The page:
'Never' is a difficult word to mutter in the biological world. It typically sets us up for the exception.
Noogy


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This summer has been very hot and extremely dry for me and honeybees, wasps and yellow jackets were destroying my tomato crop. I think they were just after water. You could sit and watch them for hours and yes, sometimes they took advantage of cracks in the fruit but they also chewed holes into ripe fruit. I watched them do it. I assumed it was natural when things are exceptionally dry.


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RE: Honey bees are no angels

  • Posted by ericwi Dane County WI (My Page) on
    Thu, Aug 25, 11 at 10:37

We have honeybees in our yard and they are feeding on sunflower, silphium, and butterfly milkweed at this time. We also have goldenrod blooming, but I don't see too many bees on that plant. When our New England aster finally blooms, they will be all over it, but that tends to happen in September. Our tomatoes are not under attack.


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I'm sorry for the actual trouble, but I do learn so much from these problem discussions. I had no idea that honeybees would go after ripe fruit, ever, though in retrospect it does not seem too surprising, and their ability to learn is fascinating.


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RE: Honey bees are no angels

You mentioned you could post images. Would you please? Perhaps several?


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I did say I'd post images but it was drizzling today when I set up some yellow jacket traps- wonder if these will be the first honey bees I've ever trapped this way. By the time I get back to the site the plums will be done. Anyone who follows this forum should know that I'm knowledgeable and credible enough to recognize what I'm reporting- I'd have to be demented or nearly blind not to. I do have a witness as my assistant observed the same activity. In the end, it doesn't really matter much whether all of you believe me or not- it's not exactly helpful info anyway.

Noogy seems wise to the ways of nature to me. I've seen many unusual and unreported behaviors of this earths creatures over the years while spending most every waking moment (when not typing on my computer) observing the out of doors and its inhabitants in the course of tending fruit trees. I've certainly seen asian lady beetles feeding on ripe fruit only to find out later that they had recently become fruit pests for commercial growers. They were around for years before it was reported that they do this, so it was probably also a learned behavior.


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Wasps or birds cut the holes, honey bees can't do that.

Noogy, bumblebees not honeybees cut the blueberry flower. Honey bees live in a hive and bumble bees live in the ground wild.


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Ace, you are wrong this time and I believe you should know better than to think I can't study simple evidence right in front of me. I certainly know that you are capable of doing the same based on your postings over the last couple of years. Please.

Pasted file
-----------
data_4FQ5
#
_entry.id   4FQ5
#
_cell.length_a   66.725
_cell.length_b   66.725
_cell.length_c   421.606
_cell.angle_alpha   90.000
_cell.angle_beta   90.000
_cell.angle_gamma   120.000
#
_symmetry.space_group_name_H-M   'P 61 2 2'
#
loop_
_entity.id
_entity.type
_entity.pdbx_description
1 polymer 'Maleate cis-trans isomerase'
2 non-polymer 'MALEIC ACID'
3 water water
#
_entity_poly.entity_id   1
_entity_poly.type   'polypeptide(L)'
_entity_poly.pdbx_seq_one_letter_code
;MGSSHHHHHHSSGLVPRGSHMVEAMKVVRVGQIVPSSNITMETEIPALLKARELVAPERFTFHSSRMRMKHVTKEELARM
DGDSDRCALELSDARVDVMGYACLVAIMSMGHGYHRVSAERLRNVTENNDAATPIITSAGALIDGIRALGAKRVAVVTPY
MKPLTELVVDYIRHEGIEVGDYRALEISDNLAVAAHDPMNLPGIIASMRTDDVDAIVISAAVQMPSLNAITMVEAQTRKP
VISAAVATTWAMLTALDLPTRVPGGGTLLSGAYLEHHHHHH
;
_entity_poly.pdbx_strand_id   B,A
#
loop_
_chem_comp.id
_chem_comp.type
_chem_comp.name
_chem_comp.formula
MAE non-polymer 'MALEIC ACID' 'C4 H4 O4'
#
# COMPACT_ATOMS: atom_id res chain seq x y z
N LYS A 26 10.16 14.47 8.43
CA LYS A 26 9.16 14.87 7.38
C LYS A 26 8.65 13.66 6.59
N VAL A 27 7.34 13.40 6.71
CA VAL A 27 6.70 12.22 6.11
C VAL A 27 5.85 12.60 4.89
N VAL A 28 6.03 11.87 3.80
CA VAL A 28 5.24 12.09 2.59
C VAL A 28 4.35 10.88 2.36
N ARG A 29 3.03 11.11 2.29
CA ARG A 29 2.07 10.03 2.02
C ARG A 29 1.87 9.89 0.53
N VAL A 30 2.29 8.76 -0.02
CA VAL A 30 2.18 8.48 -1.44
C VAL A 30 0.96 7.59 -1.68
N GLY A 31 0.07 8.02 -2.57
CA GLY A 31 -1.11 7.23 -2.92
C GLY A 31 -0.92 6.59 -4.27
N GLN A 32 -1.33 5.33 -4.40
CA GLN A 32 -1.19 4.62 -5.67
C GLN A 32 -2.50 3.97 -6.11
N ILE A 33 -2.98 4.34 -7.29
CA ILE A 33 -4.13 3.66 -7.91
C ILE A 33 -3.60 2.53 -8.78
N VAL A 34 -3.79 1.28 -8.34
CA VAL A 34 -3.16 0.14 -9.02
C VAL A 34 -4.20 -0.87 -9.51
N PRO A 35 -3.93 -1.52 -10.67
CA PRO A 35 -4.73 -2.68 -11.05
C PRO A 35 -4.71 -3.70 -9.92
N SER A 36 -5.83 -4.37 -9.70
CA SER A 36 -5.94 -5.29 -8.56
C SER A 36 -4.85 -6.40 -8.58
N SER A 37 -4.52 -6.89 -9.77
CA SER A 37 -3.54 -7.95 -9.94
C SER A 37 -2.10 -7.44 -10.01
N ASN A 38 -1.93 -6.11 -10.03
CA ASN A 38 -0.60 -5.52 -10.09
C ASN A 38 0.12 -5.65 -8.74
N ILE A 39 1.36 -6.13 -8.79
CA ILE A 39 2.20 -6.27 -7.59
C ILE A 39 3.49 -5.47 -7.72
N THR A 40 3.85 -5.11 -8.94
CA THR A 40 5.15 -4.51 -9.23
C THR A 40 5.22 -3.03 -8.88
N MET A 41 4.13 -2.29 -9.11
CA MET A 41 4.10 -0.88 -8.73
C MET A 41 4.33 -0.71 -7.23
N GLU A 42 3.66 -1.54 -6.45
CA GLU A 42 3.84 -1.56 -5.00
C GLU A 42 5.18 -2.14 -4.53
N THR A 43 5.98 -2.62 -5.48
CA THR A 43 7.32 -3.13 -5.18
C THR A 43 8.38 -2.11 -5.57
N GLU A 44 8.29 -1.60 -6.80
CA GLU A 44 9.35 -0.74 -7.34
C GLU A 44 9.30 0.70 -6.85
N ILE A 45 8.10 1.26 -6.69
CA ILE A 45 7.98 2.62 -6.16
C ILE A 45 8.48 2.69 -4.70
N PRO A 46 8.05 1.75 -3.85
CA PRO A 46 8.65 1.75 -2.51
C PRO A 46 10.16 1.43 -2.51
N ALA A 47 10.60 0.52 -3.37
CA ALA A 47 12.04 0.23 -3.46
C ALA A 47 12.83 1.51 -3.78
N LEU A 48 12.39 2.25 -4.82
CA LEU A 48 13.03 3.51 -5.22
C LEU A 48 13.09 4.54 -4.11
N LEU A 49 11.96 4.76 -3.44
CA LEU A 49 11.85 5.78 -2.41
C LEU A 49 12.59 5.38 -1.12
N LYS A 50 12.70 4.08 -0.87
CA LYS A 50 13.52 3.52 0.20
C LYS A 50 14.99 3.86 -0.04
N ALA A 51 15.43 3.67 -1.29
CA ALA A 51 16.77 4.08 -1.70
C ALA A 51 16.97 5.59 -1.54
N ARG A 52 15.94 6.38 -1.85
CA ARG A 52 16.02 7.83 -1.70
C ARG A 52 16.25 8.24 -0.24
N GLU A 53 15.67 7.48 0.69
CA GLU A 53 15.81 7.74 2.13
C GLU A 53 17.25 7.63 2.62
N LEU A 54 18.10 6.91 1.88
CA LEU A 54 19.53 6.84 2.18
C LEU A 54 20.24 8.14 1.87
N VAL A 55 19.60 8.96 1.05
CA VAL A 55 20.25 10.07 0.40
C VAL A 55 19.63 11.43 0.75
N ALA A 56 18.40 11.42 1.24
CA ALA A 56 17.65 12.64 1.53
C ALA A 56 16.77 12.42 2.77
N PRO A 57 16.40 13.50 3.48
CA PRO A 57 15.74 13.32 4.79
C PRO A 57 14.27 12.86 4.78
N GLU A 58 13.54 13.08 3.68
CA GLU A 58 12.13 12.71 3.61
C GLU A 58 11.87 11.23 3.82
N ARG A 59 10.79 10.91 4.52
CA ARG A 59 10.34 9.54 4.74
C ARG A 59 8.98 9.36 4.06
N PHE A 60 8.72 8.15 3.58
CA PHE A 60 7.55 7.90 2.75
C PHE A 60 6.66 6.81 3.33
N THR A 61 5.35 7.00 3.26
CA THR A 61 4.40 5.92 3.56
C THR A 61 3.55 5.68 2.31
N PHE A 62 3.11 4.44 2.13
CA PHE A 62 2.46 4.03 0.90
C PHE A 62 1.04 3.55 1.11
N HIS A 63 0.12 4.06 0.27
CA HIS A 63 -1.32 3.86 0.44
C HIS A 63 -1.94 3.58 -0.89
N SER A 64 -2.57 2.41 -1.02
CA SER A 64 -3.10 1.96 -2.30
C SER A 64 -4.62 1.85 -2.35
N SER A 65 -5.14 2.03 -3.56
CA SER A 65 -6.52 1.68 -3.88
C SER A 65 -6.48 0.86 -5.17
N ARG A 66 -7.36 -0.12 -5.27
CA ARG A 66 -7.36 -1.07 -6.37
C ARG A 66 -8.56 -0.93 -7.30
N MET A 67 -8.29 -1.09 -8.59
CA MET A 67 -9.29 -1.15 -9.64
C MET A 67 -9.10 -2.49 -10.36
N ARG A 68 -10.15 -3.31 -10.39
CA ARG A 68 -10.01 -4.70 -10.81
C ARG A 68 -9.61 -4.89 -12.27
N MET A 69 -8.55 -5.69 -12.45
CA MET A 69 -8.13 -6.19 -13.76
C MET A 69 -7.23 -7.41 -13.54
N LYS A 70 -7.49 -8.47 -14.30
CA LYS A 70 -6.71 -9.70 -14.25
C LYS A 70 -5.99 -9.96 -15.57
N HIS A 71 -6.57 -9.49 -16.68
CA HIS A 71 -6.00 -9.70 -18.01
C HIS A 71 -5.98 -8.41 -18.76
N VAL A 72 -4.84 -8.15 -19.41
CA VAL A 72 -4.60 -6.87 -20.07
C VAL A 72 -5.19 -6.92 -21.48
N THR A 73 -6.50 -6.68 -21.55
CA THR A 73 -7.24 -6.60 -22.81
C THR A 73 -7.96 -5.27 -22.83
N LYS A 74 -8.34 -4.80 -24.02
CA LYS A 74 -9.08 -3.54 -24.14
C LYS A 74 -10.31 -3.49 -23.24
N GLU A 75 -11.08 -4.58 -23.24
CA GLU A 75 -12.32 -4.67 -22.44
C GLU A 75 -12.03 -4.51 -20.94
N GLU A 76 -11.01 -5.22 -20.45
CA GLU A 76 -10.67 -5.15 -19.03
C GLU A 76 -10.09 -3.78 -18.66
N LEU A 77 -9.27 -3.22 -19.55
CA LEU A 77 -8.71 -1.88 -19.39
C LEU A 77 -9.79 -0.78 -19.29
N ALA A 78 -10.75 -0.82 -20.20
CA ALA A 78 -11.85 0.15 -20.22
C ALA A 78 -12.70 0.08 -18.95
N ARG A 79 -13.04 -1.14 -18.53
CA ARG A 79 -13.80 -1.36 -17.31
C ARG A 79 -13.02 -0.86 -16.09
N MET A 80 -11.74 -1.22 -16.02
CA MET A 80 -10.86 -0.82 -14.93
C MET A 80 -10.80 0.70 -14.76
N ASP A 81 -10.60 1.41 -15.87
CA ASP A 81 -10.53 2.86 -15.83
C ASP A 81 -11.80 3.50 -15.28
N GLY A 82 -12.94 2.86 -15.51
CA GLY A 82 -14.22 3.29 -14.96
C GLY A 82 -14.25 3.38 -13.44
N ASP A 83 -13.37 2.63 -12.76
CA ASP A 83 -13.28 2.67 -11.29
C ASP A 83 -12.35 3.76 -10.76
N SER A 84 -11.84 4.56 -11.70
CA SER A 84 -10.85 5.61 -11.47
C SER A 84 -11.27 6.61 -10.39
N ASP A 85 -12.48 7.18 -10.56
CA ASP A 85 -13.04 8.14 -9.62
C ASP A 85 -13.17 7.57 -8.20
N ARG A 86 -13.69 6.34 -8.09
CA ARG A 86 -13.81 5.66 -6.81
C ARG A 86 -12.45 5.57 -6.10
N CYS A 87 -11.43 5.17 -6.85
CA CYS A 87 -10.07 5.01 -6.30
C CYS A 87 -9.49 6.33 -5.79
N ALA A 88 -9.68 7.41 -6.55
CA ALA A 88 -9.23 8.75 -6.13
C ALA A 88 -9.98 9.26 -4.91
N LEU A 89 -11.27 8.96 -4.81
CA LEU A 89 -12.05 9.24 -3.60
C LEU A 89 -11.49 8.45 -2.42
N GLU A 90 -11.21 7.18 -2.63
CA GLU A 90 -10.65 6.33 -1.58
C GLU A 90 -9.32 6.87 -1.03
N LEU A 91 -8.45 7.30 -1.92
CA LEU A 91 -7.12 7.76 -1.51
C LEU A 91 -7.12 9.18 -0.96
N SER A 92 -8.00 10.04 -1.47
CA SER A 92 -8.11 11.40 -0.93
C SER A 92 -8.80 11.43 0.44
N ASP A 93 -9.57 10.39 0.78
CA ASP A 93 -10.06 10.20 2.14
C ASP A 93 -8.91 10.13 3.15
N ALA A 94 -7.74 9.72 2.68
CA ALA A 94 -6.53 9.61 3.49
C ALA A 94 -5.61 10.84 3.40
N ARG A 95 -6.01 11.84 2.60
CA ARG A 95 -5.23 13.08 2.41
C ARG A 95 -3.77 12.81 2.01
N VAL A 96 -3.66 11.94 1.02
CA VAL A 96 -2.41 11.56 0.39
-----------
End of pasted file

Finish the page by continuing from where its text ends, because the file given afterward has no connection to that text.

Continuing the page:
This is becoming slightly frustrating- I feel like the child who notices that the emperor is naked.

There were at least 40 honey bees imbedded in plums in holes exactly large enough to fit there bodies and not a single wasp to be seen- what would you make of that?


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Harvest, I keep honey bees for years in my home orchard. Honey bee hives each contain about 50,000 bees. So when a break occurs in the ripe plums skin bees look like the culprits. Honey bees I've seen on my fruits only in the late season. Bees and wasps are desperate for sugar for the winter. Wasps have cutting mouth parts honey bees do not, as you know wasps are easy to trap. I've had an excellent year growing fruit in my yard. Hard to grow pluots are now most rewarding. Some peach trees I didn't thin enough and many late sweet fruits are getting eaten by wasps and bees. For these sweet late ripening fruits I am going to try party bags and wedding veils mentioned by others on this message board.


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Ace, I still say this looks like the HB's did the drilling and if they didn't it's almost as amazing as if they did. I've been seeing yellow jacket (and there white faced black sisters from hell) damage for decades now and never seen anything remotely like this. It is possible that something put in pin holes and the HB's followed, but there are now no pin holes.

I'm actually having some trouble staying ahead of yellow jacket damage in my own orchard this year, in spite of numerous traps, but I'll catch up this weekend. It takes 2 traps per tree. I seem to have a new, lager wasp in the mix this season but haven't had time to identify it. It sure looks mean.

Sure hope the hurricane doesn't blow off all our fruit. You must be a bit worried.

Best, Alan Haigh


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I have asked this in Beesource and all say what I suspected...link

Here is a link that might be useful: Beesource


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RE: e no angels